Foreign tax credit will be available against tax amount, surcharge and cess payable but not for interest, fee or penalty (July 1, 2016)
In a move that will facilitate outbound investment by Indian companies, the income-tax department has notified rules to make it easier for them to claim credit for taxes paid overseas.
The foreign tax credit rules notified by the Central Board of Direct Taxes (CBDT) lay down the mechanism by which Indian companies can reduce their tax liability in India by claiming credit for tax paid in other countries.
The government had put out the draft rules in April seeking stakeholder feedback, which it has now finalized and notified.
As per the final rules, the foreign tax credit will be available against the amount of tax, surcharge and cess payable but not for the amount payable as interest, fee or penalty.
The rules make it easy for claiming foreign tax credit by accepting a self-declaration from the taxpayer on the taxes paid in the foreign country. The earlier draft had mandated a certificate from the foreign tax authorities, which was flagged by companies as impractical.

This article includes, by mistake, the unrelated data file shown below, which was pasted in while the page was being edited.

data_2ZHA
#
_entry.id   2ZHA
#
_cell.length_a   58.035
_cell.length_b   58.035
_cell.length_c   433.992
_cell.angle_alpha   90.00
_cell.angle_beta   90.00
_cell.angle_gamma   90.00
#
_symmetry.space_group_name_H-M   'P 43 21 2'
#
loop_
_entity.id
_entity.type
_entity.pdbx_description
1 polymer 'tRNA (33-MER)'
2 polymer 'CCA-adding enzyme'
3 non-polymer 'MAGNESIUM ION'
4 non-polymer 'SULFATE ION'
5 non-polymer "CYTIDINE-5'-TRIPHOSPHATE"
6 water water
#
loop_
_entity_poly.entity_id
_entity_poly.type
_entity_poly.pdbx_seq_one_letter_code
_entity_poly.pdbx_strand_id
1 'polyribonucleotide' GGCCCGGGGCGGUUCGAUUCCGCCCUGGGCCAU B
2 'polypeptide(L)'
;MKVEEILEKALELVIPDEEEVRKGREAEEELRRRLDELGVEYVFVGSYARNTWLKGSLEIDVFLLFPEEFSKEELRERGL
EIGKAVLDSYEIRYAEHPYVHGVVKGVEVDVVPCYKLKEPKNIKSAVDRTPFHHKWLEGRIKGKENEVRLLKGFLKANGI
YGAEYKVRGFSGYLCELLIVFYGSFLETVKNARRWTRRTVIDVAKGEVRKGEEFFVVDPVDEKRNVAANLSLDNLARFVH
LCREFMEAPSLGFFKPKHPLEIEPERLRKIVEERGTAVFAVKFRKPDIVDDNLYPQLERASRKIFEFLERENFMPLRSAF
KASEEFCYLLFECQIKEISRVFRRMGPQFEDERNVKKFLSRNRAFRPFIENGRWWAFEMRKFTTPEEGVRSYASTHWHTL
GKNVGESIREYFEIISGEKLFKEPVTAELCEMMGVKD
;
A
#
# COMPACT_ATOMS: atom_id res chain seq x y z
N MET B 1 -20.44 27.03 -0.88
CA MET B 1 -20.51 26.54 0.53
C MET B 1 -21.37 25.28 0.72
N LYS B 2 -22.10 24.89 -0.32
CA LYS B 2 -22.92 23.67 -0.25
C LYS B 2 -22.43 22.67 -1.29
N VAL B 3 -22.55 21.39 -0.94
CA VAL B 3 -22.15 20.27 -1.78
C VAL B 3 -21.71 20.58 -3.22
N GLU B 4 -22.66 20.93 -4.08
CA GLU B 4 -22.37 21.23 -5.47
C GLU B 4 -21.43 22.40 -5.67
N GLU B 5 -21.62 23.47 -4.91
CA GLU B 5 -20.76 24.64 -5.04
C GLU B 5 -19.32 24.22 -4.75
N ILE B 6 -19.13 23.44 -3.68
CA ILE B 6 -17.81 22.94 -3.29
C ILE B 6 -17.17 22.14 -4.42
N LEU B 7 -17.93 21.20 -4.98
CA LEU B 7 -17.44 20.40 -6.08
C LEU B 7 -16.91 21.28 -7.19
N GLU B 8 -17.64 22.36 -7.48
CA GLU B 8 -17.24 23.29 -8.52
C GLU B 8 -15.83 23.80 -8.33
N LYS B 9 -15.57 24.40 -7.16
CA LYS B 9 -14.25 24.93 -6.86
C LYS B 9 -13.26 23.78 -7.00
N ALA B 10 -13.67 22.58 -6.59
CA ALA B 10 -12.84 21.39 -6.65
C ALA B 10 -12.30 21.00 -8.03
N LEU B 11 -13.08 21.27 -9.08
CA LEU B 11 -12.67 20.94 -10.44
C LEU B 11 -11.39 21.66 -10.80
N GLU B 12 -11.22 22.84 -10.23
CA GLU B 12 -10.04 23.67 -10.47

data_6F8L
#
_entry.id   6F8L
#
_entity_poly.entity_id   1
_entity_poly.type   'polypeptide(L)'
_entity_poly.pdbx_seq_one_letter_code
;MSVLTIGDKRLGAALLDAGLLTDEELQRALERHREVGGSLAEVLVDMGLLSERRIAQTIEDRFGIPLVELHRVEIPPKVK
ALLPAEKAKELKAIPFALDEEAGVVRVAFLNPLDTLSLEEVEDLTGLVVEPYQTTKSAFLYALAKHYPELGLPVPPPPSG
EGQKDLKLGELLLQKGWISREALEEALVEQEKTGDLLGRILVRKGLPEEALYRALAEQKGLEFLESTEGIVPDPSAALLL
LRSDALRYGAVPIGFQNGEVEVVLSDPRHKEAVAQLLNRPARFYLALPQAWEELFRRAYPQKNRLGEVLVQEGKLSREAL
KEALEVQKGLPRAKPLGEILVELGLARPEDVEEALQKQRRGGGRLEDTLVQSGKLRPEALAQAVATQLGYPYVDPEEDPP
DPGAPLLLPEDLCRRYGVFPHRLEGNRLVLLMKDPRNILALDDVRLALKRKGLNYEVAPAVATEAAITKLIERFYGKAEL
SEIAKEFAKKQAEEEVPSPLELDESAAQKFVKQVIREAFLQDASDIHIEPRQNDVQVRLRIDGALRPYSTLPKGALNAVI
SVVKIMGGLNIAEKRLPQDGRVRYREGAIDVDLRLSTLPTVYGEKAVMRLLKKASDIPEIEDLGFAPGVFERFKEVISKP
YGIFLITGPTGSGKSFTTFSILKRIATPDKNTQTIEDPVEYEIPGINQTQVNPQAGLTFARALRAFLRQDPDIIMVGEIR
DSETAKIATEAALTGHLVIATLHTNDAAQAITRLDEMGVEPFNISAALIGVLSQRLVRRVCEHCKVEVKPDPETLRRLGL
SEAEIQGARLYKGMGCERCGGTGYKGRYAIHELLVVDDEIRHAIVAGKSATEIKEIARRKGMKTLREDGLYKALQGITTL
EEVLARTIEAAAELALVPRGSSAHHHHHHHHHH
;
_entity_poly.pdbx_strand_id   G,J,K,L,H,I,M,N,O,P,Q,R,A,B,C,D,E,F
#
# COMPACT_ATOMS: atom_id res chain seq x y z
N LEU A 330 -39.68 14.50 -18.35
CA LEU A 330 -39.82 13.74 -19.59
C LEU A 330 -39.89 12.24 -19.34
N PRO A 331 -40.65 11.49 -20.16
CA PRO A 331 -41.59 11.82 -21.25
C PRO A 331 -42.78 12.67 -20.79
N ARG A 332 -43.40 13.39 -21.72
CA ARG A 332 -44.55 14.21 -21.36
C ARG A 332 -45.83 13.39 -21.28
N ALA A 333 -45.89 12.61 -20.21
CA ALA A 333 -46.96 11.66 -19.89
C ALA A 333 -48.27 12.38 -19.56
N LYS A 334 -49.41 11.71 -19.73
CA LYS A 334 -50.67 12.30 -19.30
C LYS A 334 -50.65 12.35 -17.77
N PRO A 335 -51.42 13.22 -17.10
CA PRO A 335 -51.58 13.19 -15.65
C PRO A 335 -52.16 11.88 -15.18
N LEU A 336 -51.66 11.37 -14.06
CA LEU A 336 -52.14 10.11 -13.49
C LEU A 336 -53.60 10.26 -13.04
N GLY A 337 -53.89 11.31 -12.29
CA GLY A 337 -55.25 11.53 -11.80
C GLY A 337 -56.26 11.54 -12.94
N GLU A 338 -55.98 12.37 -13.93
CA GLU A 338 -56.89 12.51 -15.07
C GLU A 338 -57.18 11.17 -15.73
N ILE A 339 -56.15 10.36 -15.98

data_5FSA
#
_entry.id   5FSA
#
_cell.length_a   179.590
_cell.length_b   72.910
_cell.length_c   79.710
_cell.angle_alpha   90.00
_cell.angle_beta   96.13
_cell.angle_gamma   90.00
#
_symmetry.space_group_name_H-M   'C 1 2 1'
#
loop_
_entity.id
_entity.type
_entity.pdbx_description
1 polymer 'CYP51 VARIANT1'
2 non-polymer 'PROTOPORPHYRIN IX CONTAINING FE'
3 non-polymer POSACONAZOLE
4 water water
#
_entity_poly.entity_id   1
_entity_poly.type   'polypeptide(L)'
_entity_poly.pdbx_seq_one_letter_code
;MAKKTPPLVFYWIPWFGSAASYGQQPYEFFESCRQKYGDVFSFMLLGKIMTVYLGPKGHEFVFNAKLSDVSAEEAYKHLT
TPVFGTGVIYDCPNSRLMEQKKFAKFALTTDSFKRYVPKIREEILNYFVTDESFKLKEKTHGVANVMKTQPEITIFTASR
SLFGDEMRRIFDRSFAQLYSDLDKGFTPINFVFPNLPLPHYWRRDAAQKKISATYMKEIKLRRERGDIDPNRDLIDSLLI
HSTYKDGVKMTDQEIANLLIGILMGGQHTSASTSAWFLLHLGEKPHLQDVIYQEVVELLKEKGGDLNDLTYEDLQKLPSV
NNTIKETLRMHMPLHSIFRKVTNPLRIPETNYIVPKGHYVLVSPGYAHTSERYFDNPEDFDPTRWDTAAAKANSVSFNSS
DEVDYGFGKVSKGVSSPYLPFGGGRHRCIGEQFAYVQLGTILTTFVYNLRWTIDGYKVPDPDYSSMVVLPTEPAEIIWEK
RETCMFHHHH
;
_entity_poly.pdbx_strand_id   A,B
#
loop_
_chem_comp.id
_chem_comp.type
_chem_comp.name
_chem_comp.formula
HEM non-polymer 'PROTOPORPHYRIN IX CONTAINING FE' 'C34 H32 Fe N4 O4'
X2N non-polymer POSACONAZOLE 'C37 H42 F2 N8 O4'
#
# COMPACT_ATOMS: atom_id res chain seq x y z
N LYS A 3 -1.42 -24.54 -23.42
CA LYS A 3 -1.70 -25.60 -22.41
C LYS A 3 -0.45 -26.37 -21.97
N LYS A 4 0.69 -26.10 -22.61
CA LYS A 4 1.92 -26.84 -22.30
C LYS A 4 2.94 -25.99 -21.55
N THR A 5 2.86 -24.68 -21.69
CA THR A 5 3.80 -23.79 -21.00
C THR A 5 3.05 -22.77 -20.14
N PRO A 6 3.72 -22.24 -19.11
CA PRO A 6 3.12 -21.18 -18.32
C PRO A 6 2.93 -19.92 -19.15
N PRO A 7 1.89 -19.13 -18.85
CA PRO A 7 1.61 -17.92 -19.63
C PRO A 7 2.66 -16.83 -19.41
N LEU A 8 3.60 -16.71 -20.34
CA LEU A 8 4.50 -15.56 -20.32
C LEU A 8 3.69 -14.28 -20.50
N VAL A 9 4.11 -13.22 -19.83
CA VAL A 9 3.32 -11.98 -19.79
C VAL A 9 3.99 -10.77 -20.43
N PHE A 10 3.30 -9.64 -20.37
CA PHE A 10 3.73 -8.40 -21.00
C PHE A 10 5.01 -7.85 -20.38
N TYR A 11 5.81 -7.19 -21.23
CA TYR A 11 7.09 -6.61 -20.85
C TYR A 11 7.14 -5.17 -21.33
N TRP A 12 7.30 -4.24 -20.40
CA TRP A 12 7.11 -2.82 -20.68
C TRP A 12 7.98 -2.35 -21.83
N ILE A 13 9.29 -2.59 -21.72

The rules also allow claiming tax credit for disputed foreign tax claims but do not specify the exact mechanism for the same.
The draft had said that credit cannot be claimed against any foreign tax paid under protest by a taxpayer and currently under dispute. It also did not specify how the credit can be claimed in case the dispute gets settled.
“It will help companies investing overseas in increasing their competitiveness as they can now claim tax credit for taxes paid overseas. This will reduce their tax liability,” said Ajay Rastogi, tax and regulatory partner at PwC India.
“The final rules allow for claiming tax credit for a disputed foreign tax liability. The rules say that you can only claim the credit once the dispute is settled but do not explain how you can claim credit going back 5 or 10 years in case the dispute drags on,” he said, adding that the rules also do not allow for claiming credit for minimum alternate tax.
“The rules now eliminate grey areas such as foreign tax credit on disputed foreign tax liability and also make it easier for the taxpayer to comply with the documentation requirements,” said Rakesh Nangia, managing partner, Nangia & Co.
“The government has appreciated the concerns of the taxpayers and given an option of providing self-certified documents. This process is much simpler than the complex and difficult procedure involving obtaining a certificate from a foreign tax authority,” he said in a note.